Celebrating Black Leaders in Housing: Past and Present

February 28, 2023
by Chelsea Quenum, Director, Communications at Rebuilding Together National

Rebuilding Together is proud to celebrate Black History Month. In 1968, at the height of the Civil Rights Movement, the Fair Housing Act was signed into law. It was intended to protect people from discrimination when renting or purchasing a home, applying for a mortgage and seeking government subsidized housing assistance.

However, 55 years later, racial discrimination in housing continues to exist. Racist housing policies, like redlining, have had a long-lasting impact on communities of color and access to safe and affordable housing remains persistently unequal.

We invite you to learn about some of the many Black leaders – past and present – who have had a significant influence in our nation’s housing challenges and triumphs.

Appointed in 1966, Robert C. Weaver was the first Secretary of the Department of Housing and Urban Development (HUD) and the first Black person to be appointed to a U.S. government cabinet-level position. Prior to his appointment, Weaver earned three degrees at Harvard University, including a doctorate in economics, and held a variety of positions relating to employment and housing discrimination.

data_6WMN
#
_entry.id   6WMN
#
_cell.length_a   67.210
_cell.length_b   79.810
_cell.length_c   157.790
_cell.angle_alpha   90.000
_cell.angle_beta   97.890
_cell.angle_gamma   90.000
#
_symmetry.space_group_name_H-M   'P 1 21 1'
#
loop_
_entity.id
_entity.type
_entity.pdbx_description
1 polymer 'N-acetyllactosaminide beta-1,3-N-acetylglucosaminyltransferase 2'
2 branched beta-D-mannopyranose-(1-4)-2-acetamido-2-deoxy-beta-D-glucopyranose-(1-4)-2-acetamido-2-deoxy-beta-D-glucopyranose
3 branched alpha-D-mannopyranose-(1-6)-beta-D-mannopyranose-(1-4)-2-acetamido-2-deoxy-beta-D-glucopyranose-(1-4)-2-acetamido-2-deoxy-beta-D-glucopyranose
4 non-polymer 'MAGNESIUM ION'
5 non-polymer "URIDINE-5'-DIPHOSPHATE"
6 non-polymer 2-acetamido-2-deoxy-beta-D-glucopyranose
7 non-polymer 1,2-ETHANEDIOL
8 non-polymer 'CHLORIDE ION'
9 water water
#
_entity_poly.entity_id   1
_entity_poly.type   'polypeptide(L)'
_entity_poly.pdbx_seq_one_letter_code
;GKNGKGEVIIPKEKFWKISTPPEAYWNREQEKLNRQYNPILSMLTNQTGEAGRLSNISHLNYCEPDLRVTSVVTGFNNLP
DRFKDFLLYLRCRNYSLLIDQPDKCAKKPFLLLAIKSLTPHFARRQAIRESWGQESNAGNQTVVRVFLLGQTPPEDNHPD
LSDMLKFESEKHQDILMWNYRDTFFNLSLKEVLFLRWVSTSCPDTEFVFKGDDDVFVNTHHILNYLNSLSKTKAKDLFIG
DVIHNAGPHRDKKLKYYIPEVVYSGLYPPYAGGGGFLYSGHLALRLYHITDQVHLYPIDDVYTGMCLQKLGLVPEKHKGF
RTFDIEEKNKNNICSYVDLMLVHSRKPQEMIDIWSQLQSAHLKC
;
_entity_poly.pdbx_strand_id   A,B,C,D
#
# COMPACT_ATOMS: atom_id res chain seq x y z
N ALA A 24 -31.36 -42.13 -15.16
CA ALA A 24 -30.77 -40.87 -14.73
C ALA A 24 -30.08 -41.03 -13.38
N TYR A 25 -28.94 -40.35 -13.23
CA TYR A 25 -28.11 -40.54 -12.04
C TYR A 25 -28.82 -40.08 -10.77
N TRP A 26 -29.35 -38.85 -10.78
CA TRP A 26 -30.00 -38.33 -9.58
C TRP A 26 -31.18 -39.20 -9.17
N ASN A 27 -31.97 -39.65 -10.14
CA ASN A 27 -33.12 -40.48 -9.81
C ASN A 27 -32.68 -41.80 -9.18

In 1960, Weaver was the board chairman of the NAACP when John F. Kennedy was running for President. Once elected, Kennedy named Weaver the director of the Housing and Home Finance Agency. At the time, it was the highest position in the U.S. government ever held by a Black person.

Most notably, as HUD secretary, Weaver expanded affordable housing programs and championed the passage of the 1968 Fair Housing Act.

Maggie Walker was one of the most influential female business leaders in the U.S. in the early 1900s. In 1903, she founded the St. Luke Penny Savings Bank in Richmond, Va., becoming the first woman to charter a bank in the U.S. St. Luke Penny Savings Bank provided Black people with reasonably priced loans so they could purchase homes and establish businesses. Walker’s entrepreneurial skills transformed Black business, leaving a long-standing legacy. By 1920, the Penny Savings Bank issued more than 600 mortgages to Black families and provided employment for Black people who were once relegated to the labor industry.